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Jane Archer is one of the UK’s leading cruise experts. She spends much of the year on ships, big and small. She likes the Caribbean in particular for the warm weather, calm seas, different cultures and wealth of attractions.
Caribbean cruises are synonymous with fun in the sun – blue skies, turquoise waters, sandy beaches. But there’s plenty to see and do too. There are the remains of the once burgeoning sugar industry, natural trails, the forts built by the British and French as they battled for control of the islands’ wealth, the architecture left by both nations, and the Dutch as well. And what better way to see it all than on a cruise, unpacking once and island-hopping around the region, waking up in a new country each day.
Here are five of my favorite ports for a touch of culture:
Basseterre, St Kitts
Hop on the scenic railway and ride the only train in the Caribbean. It was built to transport sugar, which was big business here for 300 years, and is a fun journey through history, the rainforest and past old sugar cane estates. The train has five carriages, each with two decks, the top one open to the elements, and your hostess serves rum punches as the train rattles and sways its way along the 18-mile 30-inch gauge track. On your way back to port, look out for the only other Downing Street in the world and Brimstone Hill Fortress, the biggest fort in the Caribbean, built by the British to keep out the French. Given the name of the island’s capital, you’ll gather they weren’t always successful!
Castries, St Lucia
Fancy learning about exotic plants and going into the Caribbean’s only drive-in volcano? You can on St Lucia. The plants are at Tet Paul, where guides take you on a nature trail, past guava and avocado trees, bamboo and pineapple, that leads to the best views of the majestic Pitons. Then it’s on to the volcano, which smells terrible, but stick with it because it’s fascinating to see the caldera bubbling and steaming – just as it has been doing ever since it erupted in 1766. Or head north, to beautiful Pigeon Island, and climb to Fort Rodney. You guessed it! Built by the British to keep out the French. In fact the island changed hands 14 times between the two nations over the course of 150 years, leaving an intriguing Franco-British culture.
It’s known as ‘the nature isle’ on account of the abundance of rare plant, animal and bird species found here, not to mention the beautiful dense rainforest covering two-thirds of the island. Of course, you don’t get that without quite a bit of rain so be prepared with a coat. The top tour visits the botanical gardens (look out for the weird cannon ball tree), the twin Trafalgar Falls – one is 75 feet, the other 175 feet – and the Emerald Pool. Both entail a gentle walk, when you’ll learn more about the flora of the forest.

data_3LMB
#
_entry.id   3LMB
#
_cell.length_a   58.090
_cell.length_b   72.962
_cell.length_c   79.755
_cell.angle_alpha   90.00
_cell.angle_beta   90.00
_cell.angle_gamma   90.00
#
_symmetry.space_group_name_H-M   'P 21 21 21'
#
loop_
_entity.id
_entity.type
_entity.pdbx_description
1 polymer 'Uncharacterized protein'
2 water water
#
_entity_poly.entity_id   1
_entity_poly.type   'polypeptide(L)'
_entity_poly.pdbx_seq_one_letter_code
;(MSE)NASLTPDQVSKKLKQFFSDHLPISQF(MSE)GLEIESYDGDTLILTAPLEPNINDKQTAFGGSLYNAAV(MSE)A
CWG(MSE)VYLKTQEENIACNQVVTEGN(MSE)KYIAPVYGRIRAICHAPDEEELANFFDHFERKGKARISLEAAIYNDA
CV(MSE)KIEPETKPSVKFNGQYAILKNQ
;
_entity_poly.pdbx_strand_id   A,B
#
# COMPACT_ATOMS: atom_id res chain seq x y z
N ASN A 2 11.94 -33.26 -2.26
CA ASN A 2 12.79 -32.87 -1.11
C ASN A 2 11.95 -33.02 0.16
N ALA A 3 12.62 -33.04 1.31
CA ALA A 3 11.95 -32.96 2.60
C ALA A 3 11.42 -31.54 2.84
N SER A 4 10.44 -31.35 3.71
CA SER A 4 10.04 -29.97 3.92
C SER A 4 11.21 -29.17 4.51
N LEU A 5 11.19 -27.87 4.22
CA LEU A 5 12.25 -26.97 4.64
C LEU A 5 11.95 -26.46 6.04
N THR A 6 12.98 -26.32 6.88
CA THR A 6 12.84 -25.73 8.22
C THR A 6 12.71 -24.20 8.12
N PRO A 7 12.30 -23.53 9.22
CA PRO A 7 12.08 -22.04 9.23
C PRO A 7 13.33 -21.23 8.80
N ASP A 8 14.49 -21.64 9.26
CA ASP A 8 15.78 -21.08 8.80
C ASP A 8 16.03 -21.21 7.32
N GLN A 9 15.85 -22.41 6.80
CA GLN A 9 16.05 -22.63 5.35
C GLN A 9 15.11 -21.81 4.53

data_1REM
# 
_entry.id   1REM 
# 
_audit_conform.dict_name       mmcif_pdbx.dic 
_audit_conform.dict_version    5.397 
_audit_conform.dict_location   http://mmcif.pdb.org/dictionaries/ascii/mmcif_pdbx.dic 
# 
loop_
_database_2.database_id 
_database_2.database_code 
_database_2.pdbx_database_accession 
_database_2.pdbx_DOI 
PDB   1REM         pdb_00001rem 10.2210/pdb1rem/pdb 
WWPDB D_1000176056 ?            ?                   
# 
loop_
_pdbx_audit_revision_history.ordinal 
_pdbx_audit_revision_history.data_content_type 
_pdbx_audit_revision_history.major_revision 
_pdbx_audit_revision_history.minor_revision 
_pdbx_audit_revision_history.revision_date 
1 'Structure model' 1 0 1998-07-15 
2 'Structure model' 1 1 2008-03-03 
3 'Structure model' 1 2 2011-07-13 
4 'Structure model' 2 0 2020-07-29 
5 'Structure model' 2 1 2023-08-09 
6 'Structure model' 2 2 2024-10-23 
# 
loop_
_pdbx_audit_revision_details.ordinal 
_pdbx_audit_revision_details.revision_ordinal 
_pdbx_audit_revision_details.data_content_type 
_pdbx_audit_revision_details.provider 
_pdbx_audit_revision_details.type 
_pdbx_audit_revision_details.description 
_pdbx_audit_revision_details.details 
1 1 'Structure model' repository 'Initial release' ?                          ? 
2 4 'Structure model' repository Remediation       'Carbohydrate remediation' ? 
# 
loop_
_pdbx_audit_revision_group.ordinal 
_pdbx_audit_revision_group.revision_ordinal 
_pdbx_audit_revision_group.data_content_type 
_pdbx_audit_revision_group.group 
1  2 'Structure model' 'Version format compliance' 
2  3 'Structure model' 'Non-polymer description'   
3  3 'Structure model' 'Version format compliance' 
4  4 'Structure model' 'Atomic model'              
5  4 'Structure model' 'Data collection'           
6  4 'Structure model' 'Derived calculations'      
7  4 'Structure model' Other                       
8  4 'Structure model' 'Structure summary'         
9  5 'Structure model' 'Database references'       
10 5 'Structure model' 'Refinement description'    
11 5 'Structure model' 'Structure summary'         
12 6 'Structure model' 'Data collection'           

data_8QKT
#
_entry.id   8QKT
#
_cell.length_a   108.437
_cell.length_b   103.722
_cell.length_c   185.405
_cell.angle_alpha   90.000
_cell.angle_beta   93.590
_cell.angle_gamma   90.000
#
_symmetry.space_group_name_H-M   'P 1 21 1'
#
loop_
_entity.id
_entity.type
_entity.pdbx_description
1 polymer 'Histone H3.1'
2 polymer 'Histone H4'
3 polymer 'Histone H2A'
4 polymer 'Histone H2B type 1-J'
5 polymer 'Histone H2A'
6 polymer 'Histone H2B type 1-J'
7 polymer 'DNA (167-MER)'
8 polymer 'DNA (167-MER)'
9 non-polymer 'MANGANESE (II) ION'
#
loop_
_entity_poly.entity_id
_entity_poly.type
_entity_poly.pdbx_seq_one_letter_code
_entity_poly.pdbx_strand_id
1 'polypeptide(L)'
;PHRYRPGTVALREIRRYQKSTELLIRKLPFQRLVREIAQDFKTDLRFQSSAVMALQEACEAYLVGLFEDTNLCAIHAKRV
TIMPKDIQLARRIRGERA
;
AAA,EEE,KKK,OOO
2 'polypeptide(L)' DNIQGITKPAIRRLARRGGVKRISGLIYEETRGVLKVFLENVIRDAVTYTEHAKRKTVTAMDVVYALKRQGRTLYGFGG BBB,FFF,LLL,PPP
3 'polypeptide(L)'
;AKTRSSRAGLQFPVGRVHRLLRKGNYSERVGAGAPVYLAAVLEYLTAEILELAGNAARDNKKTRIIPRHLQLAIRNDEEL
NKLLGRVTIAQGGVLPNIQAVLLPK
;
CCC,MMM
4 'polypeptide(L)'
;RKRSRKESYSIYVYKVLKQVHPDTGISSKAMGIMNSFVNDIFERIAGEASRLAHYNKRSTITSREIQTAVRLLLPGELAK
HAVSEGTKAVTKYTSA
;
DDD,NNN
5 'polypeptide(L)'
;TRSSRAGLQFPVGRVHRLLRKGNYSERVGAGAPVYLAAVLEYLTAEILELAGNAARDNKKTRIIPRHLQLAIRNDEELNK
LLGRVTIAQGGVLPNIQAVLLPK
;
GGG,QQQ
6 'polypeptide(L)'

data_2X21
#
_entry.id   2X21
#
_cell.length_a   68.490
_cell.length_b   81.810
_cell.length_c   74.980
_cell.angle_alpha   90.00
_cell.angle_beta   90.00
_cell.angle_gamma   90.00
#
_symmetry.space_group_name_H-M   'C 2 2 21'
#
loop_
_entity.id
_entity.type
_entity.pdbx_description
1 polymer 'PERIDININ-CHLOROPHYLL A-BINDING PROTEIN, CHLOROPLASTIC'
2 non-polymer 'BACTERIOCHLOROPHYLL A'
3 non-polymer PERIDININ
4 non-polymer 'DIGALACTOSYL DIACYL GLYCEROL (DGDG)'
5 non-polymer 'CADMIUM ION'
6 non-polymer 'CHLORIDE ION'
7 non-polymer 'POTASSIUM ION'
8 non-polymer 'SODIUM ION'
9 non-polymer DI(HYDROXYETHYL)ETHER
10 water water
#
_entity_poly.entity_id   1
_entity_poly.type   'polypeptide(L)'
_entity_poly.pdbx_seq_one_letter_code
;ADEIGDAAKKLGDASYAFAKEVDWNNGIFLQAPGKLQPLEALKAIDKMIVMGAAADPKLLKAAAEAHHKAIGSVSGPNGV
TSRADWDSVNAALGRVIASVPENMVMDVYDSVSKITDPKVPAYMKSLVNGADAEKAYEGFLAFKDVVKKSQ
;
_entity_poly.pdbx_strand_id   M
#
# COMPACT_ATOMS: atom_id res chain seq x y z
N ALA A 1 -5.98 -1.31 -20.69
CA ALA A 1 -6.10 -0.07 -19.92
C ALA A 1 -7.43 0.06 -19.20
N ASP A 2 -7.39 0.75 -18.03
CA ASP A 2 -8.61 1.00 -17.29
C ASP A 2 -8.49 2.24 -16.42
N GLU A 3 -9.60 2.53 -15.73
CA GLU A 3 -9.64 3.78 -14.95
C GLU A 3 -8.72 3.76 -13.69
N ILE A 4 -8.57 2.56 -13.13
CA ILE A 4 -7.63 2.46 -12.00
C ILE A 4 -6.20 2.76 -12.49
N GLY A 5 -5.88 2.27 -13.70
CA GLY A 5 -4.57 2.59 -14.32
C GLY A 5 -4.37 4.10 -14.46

Waking up in Willemstad, you could be forgiven for thinking that you have ended up in Holland. The waterfront is lined with brightly-coloured buildings built by Dutch traders in the 1600s to remind them of their homes in Amsterdam, the harbour is called Schottegat and streets are a ‘Straat’ or ‘weg’. Take a guided walk to learn about the city’s history and architecture, or amble alone but be sure to tick off the Jewish museum, which houses a Torah scroll dating back to 1492, and the floating food and veg market.
If Willemstad is a piece of the Netherlands in the West Indies, then Barbados is definitely like being back in the UK – except for the weather! – with its statue of Lord Nelson opposite the Parliament, in what used to be Trafalgar Square. Oh and English is the official language and Bajans drive on the left. The beaches are lovely, but culture vultures should head to the Georgian mansion built by pirate Sam Lord, who made his fortune luring ships onto the reefs around Barbados, Morgan Lewis Mill, the only intact sugar mill on the island and the underwater world of stalactites, stalagmites, lakes and waterfalls in Harrison’s Cave. If all that leaves you thirsty for more, how about a taste of the local tipple at Mount Gay rum emporium?
This post was written in association with P&O cruises. To find out about their Caribbean cruise itineraries click here.